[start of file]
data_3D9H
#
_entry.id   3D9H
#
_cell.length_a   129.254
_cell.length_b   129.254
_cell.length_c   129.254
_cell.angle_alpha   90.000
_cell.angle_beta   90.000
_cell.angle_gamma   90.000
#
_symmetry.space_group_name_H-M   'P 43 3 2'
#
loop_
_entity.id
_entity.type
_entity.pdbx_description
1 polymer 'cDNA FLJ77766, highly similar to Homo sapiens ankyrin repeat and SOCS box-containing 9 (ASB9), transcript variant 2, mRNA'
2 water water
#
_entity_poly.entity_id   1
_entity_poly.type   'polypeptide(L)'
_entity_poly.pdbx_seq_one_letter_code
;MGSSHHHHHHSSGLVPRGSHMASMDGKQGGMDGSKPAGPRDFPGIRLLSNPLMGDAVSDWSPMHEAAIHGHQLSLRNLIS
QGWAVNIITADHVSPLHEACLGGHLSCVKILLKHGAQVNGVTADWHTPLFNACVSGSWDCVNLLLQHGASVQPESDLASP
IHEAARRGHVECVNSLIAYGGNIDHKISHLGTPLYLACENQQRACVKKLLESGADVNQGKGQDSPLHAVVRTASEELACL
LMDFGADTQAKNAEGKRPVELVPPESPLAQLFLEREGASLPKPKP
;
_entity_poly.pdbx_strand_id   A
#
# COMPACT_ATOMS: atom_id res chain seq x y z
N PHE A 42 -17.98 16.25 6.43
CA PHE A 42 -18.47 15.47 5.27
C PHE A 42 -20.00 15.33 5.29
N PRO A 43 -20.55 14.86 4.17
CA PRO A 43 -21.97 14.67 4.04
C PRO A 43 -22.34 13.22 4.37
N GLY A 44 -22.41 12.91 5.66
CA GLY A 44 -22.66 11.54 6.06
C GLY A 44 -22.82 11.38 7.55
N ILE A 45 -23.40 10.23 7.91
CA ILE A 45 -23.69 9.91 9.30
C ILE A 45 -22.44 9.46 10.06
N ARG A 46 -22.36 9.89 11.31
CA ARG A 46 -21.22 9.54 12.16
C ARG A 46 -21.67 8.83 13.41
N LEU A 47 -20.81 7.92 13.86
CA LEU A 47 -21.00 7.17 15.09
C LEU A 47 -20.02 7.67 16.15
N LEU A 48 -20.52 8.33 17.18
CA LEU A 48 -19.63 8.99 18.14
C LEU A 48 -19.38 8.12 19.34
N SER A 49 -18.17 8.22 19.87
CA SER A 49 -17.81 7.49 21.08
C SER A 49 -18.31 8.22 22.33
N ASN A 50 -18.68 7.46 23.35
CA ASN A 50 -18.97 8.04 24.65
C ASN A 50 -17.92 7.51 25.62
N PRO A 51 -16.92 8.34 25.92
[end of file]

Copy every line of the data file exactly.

data_3D9H
#
_entry.id   3D9H
#
_cell.length_a   129.254
_cell.length_b   129.254
_cell.length_c   129.254
_cell.angle_alpha   90.000
_cell.angle_beta   90.000
_cell.angle_gamma   90.000
#
_symmetry.space_group_name_H-M   'P 43 3 2'
#
loop_
_entity.id
_entity.type
_entity.pdbx_description
1 polymer 'cDNA FLJ77766, highly similar to Homo sapiens ankyrin repeat and SOCS box-containing 9 (ASB9), transcript variant 2, mRNA'
2 water water
#
_entity_poly.entity_id   1
_entity_poly.type   'polypeptide(L)'
_entity_poly.pdbx_seq_one_letter_code
;MGSSHHHHHHSSGLVPRGSHMASMDGKQGGMDGSKPAGPRDFPGIRLLSNPLMGDAVSDWSPMHEAAIHGHQLSLRNLIS
QGWAVNIITADHVSPLHEACLGGHLSCVKILLKHGAQVNGVTADWHTPLFNACVSGSWDCVNLLLQHGASVQPESDLASP
IHEAARRGHVECVNSLIAYGGNIDHKISHLGTPLYLACENQQRACVKKLLESGADVNQGKGQDSPLHAVVRTASEELACL
LMDFGADTQAKNAEGKRPVELVPPESPLAQLFLEREGASLPKPKP
;
_entity_poly.pdbx_strand_id   A
#
# COMPACT_ATOMS: atom_id res chain seq x y z
N PHE A 42 -17.98 16.25 6.43
CA PHE A 42 -18.47 15.47 5.27
C PHE A 42 -20.00 15.33 5.29
N PRO A 43 -20.55 14.86 4.17
CA PRO A 43 -21.97 14.67 4.04
C PRO A 43 -22.34 13.22 4.37
N GLY A 44 -22.41 12.91 5.66
CA GLY A 44 -22.66 11.54 6.06
C GLY A 44 -22.82 11.38 7.55
N ILE A 45 -23.40 10.23 7.91
CA ILE A 45 -23.69 9.91 9.30
C ILE A 45 -22.44 9.46 10.06
N ARG A 46 -22.36 9.89 11.31
CA ARG A 46 -21.22 9.54 12.16
C ARG A 46 -21.67 8.83 13.41
N LEU A 47 -20.81 7.92 13.86
CA LEU A 47 -21.00 7.17 15.09
C LEU A 47 -20.02 7.67 16.15
N LEU A 48 -20.52 8.33 17.18
CA LEU A 48 -19.63 8.99 18.14
C LEU A 48 -19.38 8.12 19.34
N SER A 49 -18.17 8.22 19.87
CA SER A 49 -17.81 7.49 21.08
C SER A 49 -18.31 8.22 22.33
N ASN A 50 -18.68 7.46 23.35
CA ASN A 50 -18.97 8.04 24.65
C ASN A 50 -17.92 7.51 25.62
N PRO A 51 -16.92 8.34 25.92